By Senator Lena C. Taylor
In thinking about Thanksgiving, I went back over the years to see what I’ve said in the past. In 2013, I wrote “As we scramble around grocery stores and kitchens, finalizing the last minute details of the biggest dinner of the year, I wanted to take a moment to slow down. After all, Thanksgiving is about more than just turkey and sweet potato pie! At its heart, this holiday is about coming together and celebrating all that we have to be thankful for. Therefore, I would like to take an opportunity to share some of the things that I am thankful for and what they mean to me.
To start, I am so thankful for my family and friends. I am grateful that we are all healthy and able to come together and enjoy each other’s company. I am appreciative that we have a roof over our heads and that there will be food on the table. I am ever mindful that we have survived some rough times, and that, together, we have celebrated the good.”
Today, that message still applies for the most part. My parents are aging and life’s responsibilities change. My son is an adult now. I’m adjusting to our new relationship and watching the man he has become. I’ve had to change from three inch heels to sneakers, as I mend from an ankle injury. I’m 10 years older and I hope wiser for the wear.
In 2013, I further opined that “As I list all that I have to be thankful for, I cannot help thinking that there are thousands of people around the state who are not as fortunate; people who go to bed at night in fear of what the next day holds or, in some cases, with no bed at all. What is Thanksgiving like for those who are going without? Without a home? Without healthcare? Without a job? Without the basic means to cook an elaborate dinner, or to simply put food on the table?”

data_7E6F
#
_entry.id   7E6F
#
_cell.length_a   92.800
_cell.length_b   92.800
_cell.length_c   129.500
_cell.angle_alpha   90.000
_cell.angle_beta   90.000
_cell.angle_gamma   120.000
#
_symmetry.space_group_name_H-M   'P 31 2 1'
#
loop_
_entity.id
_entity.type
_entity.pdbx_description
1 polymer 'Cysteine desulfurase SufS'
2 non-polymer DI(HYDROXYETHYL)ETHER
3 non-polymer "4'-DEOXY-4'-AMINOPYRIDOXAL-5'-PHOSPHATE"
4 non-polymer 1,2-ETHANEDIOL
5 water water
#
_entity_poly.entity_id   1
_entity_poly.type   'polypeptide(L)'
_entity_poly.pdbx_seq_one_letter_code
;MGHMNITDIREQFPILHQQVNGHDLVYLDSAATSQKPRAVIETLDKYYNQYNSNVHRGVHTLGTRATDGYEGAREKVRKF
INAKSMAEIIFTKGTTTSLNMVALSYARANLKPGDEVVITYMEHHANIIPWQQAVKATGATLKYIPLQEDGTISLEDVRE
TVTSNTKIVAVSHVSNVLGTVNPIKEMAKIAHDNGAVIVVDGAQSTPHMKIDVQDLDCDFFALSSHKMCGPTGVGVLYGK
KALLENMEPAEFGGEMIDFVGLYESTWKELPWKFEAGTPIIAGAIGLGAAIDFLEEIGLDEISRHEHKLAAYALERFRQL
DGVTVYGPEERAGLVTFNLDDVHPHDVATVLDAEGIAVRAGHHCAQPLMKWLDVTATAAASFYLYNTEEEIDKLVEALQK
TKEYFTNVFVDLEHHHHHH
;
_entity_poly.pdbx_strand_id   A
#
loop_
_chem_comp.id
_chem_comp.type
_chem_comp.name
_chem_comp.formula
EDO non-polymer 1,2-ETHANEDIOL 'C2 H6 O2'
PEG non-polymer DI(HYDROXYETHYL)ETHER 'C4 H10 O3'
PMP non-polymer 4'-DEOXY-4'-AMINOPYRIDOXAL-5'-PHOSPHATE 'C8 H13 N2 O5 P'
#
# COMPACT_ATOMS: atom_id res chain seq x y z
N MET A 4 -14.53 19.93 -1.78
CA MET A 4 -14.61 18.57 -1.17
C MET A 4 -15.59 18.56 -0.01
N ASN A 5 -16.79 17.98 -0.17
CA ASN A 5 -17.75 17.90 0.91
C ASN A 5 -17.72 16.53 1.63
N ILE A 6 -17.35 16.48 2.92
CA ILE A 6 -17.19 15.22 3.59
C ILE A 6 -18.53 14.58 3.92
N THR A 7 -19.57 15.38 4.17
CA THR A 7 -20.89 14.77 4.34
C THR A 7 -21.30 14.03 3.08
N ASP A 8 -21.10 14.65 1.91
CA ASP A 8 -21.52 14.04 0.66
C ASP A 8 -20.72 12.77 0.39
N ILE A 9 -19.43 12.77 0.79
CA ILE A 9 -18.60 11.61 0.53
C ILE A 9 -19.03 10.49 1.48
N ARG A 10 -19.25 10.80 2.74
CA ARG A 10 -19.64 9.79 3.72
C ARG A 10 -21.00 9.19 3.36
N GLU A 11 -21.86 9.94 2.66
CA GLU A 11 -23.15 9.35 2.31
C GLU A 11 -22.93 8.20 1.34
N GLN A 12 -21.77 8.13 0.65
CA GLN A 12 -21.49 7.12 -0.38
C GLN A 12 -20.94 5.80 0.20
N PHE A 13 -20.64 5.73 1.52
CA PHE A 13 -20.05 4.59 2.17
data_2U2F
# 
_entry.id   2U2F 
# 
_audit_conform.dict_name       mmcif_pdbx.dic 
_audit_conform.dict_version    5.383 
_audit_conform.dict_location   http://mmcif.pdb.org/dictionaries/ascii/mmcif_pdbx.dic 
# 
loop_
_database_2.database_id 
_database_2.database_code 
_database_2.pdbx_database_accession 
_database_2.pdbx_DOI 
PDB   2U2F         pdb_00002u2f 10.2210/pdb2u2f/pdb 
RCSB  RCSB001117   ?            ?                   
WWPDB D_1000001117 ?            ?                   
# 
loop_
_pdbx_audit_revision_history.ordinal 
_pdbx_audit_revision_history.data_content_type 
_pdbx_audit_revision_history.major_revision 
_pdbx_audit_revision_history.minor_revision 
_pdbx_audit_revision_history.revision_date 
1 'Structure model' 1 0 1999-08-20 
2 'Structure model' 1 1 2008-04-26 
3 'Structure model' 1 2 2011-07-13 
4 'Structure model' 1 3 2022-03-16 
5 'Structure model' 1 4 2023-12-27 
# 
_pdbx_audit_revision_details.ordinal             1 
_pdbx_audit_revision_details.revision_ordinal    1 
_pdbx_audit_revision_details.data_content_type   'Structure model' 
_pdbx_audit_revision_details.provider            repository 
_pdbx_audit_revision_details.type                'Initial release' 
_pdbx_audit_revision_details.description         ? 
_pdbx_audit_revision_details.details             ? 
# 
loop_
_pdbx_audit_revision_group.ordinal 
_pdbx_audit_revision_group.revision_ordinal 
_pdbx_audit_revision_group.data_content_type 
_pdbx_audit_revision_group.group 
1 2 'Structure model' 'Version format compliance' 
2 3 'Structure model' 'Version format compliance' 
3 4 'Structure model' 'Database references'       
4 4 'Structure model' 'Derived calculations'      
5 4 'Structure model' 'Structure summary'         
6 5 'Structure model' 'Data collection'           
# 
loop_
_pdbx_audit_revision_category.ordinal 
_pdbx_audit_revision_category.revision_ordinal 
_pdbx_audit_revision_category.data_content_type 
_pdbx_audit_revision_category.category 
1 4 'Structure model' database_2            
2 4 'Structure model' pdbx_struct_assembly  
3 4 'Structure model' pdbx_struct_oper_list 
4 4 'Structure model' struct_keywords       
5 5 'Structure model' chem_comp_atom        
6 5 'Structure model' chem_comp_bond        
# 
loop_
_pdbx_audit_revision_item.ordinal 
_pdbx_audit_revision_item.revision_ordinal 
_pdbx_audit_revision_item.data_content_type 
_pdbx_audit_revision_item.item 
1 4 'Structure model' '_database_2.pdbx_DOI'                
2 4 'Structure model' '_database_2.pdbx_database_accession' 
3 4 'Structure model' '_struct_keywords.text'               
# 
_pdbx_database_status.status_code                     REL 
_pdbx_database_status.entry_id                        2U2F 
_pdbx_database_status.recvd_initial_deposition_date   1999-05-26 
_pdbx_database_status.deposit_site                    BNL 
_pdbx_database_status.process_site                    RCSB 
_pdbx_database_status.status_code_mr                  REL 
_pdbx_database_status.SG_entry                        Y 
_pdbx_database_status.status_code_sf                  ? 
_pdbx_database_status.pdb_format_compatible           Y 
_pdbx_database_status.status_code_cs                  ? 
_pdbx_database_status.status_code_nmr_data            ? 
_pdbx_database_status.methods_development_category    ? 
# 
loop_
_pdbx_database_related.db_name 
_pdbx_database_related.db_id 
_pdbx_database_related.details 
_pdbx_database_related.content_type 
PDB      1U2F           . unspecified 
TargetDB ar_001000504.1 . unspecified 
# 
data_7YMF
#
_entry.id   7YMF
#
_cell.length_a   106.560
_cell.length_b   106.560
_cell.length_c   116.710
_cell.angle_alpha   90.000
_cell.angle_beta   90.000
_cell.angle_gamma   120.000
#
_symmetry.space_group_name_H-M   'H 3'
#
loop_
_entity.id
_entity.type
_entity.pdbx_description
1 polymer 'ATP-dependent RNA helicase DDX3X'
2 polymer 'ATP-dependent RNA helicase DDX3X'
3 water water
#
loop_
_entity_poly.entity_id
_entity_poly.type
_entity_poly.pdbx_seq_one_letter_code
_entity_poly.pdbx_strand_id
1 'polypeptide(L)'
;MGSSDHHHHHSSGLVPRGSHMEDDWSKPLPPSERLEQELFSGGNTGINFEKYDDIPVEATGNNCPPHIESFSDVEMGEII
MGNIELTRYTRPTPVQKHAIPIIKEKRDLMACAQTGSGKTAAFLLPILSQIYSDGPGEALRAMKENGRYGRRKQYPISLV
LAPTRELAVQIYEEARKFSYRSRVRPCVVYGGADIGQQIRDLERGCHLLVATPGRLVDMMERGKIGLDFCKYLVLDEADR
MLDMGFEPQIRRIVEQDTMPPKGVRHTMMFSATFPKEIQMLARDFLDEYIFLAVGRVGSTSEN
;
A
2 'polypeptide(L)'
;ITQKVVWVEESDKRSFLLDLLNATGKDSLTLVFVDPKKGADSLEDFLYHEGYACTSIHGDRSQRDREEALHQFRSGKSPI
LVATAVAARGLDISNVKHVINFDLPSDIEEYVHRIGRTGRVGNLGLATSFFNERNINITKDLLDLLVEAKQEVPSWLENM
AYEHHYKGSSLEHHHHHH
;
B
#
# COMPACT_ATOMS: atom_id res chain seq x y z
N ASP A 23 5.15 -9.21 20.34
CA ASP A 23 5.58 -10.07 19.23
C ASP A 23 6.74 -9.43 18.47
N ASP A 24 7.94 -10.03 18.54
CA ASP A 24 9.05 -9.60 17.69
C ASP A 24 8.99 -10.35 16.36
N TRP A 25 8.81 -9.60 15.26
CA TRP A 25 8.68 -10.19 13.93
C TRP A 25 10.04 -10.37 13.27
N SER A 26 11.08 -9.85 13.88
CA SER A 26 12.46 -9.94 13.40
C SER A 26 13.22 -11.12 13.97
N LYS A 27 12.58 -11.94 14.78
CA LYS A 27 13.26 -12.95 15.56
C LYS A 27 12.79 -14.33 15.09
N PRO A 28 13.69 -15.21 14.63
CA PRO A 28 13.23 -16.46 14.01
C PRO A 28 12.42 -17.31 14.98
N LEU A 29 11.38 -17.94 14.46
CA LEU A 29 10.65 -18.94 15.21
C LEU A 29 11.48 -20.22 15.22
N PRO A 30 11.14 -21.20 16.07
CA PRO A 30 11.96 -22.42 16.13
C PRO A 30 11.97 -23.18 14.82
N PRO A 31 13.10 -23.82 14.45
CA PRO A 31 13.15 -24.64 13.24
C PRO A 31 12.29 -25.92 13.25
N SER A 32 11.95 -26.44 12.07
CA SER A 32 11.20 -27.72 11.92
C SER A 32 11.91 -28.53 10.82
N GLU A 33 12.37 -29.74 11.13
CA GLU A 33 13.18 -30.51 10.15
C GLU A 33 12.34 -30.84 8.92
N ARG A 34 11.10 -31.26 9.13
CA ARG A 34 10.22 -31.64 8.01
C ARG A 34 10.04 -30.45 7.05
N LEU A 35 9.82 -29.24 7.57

Today, those sentiments still ring true. We’ve introduced new terms like “unhoused,” “food insecure” and “COVID-19”. However the realities are still the same. Millions continue to need help in meeting their basic needs. We’ve added new problems from an older era: CRT, DEI, and Tiki lamps passing for Klan torches.
In 2013, I reflected that “In my role as state senator, I fight to address many of these problems. Although we have made strides in several areas, there are many miles left for us to travel. The journey can seem endless at times and hopelessness can set in. But we can never surrender to the idea that it will always be tough times. As a community, we must fill in the gaps until the ends can meet. As neighbors, we must come together to bring hope to those among us facing a difficult road.
In the spirit of community, both domestic and global, I am mindful of the many families that will have an empty seat at the table. Losses due to illness, natural causes, crime and war have taken their toll. Somedays, it takes work to be thankful.
In 2013, I ended by saying “As we convene to give thanks for what we have, let us rededicate ourselves to giving others new reasons to be thankful”. In 2023, I am thankful for the opportunity to serve this community and collaborate with others to create meaningful change. Then and now, we work to give our community continued reasons to be thankful.